Troubleshooting a Failed Installation
Things to check:
- Are all the cables set properly in their respective ports? Push on each plug to check.
- Is the jumper set properly? If you have another drive on the same channel, one must be the master, and the other the slave.
- Is there power getting to the drive (does the light turn on at all?)? If not, try switching power cables.
- Are you using an old IDE cable? If so, make sure you haven't plugged it in backwards in one or both of the ports (motherboard and drive).
- Does the drive work, but you can't play any music CD's? Make sure the Analog I/O cable is properly attached to the sound card. If the sound card isn't dummy-proof enabled (it just has pins, but no "socket", try plugging it in the other way).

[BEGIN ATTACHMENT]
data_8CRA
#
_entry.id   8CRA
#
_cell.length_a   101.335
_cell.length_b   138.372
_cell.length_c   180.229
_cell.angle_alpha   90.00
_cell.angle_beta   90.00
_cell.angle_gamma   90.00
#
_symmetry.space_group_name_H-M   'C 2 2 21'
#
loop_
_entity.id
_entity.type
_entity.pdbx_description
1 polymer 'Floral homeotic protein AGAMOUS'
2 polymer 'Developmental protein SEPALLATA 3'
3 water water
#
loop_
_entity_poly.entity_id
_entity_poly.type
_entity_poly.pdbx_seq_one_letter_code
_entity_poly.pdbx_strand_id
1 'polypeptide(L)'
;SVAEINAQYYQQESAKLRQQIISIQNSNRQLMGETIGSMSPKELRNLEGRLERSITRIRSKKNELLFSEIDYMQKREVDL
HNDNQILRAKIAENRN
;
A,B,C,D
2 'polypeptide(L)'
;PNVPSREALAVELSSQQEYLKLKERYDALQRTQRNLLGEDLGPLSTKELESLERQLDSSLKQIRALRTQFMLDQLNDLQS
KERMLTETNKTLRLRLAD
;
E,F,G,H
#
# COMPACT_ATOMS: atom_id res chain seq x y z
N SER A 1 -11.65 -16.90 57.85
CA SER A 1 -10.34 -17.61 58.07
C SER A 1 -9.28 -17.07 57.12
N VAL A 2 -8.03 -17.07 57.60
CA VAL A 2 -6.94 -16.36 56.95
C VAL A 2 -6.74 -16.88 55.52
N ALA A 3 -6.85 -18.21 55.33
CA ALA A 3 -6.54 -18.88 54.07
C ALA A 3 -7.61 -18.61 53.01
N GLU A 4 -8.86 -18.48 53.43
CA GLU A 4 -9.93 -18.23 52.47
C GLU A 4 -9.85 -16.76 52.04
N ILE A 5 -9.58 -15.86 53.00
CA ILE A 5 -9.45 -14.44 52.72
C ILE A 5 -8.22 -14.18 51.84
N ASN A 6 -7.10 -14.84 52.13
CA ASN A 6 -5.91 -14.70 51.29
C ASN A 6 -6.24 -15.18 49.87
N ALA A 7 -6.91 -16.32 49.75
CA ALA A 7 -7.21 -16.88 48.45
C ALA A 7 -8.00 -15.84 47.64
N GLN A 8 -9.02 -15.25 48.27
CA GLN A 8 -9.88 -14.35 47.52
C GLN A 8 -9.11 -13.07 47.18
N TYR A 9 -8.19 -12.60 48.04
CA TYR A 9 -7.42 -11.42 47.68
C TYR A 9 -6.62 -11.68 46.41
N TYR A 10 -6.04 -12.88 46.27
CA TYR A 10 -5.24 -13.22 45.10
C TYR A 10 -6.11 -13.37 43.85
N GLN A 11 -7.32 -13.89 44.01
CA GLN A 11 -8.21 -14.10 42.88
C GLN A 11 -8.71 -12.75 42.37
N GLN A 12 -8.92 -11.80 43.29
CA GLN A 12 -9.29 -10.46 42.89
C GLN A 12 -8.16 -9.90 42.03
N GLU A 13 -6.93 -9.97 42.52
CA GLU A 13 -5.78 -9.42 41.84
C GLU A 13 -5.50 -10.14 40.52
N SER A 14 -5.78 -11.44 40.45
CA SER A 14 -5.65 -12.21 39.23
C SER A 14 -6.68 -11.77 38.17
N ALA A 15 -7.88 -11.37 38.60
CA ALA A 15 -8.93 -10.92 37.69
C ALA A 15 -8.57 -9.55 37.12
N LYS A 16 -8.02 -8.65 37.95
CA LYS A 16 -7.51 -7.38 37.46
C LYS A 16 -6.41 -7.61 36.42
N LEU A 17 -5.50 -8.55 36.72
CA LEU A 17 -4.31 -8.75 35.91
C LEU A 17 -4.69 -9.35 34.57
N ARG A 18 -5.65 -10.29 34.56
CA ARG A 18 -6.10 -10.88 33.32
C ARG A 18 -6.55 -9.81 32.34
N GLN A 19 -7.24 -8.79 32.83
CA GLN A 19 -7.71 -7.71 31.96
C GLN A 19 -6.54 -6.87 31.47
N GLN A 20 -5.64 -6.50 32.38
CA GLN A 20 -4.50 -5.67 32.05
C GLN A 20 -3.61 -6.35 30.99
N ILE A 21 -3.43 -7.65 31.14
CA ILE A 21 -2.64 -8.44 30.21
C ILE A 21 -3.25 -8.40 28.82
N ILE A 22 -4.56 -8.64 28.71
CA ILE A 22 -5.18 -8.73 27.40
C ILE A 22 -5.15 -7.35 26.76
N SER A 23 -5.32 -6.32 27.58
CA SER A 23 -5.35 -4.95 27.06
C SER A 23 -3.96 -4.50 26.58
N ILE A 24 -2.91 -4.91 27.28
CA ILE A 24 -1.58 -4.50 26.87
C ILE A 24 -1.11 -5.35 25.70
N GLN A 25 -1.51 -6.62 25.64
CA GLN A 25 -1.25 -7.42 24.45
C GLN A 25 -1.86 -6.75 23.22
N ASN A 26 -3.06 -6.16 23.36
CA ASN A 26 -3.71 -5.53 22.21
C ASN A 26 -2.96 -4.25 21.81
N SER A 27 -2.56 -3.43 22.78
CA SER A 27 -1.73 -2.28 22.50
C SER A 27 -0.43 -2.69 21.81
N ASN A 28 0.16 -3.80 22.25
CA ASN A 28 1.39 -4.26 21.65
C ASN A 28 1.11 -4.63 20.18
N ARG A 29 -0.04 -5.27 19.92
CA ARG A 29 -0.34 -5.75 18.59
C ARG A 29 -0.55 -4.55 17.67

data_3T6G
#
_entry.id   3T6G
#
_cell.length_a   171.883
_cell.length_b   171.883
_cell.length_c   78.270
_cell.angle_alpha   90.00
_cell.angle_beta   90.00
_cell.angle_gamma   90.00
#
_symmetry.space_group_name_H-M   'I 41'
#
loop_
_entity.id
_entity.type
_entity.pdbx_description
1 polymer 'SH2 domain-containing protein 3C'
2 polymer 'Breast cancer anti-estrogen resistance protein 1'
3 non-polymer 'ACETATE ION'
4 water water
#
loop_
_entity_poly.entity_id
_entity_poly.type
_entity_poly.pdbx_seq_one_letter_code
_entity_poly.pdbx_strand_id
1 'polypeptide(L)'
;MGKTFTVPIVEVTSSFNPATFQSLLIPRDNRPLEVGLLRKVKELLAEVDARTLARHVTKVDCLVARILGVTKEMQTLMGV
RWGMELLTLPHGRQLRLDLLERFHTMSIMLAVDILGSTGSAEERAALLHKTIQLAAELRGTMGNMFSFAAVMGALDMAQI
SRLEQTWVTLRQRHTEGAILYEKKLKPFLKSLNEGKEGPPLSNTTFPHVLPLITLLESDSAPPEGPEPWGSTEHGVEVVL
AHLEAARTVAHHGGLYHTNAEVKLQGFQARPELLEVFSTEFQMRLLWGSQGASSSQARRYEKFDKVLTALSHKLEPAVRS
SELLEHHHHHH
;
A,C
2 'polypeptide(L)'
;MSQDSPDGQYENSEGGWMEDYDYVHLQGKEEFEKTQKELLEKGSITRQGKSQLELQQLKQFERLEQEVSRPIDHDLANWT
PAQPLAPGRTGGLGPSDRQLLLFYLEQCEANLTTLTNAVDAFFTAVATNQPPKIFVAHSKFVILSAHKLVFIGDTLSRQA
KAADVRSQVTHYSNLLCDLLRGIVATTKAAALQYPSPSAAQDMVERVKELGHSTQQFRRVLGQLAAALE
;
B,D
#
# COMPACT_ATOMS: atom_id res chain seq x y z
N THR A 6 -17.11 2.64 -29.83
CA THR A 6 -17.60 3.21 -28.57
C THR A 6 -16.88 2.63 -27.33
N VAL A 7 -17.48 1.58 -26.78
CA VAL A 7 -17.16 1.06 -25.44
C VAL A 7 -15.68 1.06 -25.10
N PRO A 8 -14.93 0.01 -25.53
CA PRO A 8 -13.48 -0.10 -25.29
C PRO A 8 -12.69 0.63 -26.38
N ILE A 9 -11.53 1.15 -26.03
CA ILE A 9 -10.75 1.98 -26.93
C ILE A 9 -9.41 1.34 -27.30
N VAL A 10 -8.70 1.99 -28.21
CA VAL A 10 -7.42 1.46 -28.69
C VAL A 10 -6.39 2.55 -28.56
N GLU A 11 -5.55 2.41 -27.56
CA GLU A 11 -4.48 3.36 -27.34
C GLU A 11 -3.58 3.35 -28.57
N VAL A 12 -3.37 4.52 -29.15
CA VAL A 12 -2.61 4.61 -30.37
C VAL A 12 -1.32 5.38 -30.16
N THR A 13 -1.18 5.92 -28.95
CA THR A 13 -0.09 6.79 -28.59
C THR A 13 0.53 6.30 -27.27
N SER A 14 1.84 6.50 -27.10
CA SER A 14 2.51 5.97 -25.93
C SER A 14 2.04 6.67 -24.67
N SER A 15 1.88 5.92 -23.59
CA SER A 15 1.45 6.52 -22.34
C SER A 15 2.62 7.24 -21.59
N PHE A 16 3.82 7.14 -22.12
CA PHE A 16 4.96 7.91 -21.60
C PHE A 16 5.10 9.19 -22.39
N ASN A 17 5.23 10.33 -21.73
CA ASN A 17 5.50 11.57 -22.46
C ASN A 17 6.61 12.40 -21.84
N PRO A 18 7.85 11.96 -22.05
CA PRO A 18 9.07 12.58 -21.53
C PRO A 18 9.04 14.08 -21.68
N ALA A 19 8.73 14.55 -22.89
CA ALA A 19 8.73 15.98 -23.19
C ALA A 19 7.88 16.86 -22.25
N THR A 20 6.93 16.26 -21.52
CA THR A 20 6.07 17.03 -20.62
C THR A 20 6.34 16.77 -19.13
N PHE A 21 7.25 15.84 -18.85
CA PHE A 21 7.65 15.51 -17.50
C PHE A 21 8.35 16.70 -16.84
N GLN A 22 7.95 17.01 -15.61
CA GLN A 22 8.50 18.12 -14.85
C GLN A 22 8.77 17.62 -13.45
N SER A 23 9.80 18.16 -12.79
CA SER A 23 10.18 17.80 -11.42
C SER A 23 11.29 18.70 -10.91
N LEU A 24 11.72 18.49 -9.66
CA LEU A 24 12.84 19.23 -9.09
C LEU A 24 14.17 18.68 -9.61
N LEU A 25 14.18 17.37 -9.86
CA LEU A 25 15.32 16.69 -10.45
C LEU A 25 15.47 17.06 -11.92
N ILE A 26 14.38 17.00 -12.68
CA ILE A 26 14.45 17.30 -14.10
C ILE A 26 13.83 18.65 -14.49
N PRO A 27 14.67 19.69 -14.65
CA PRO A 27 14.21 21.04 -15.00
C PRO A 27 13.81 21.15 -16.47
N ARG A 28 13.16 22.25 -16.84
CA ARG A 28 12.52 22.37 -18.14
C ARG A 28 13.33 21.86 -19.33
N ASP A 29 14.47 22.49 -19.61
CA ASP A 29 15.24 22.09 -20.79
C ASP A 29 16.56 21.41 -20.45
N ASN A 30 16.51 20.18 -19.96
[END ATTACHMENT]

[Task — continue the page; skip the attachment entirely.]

Caring for your Optical Media Drive
Here are a few tips on caring for your optical drive:
- Wipe your discs off before inserting them in the drive - this will increase the speed of the drive and lengthen its life as well.
- Occasionally clean the caddy. Dust and other particulates gather in there and can damage your discs and the reading laser.
- Use a CD-ROM cleaner on your drive about once a month to clean off the laser.
- Do not push the tray into the drive - using the button will extend the life of the drive and will make sure the disc tray sets right - allowing for optimal disc mounting.
Well there you have it. If you have any comments/questions, feel free to email me or post a message on our *new* message boards.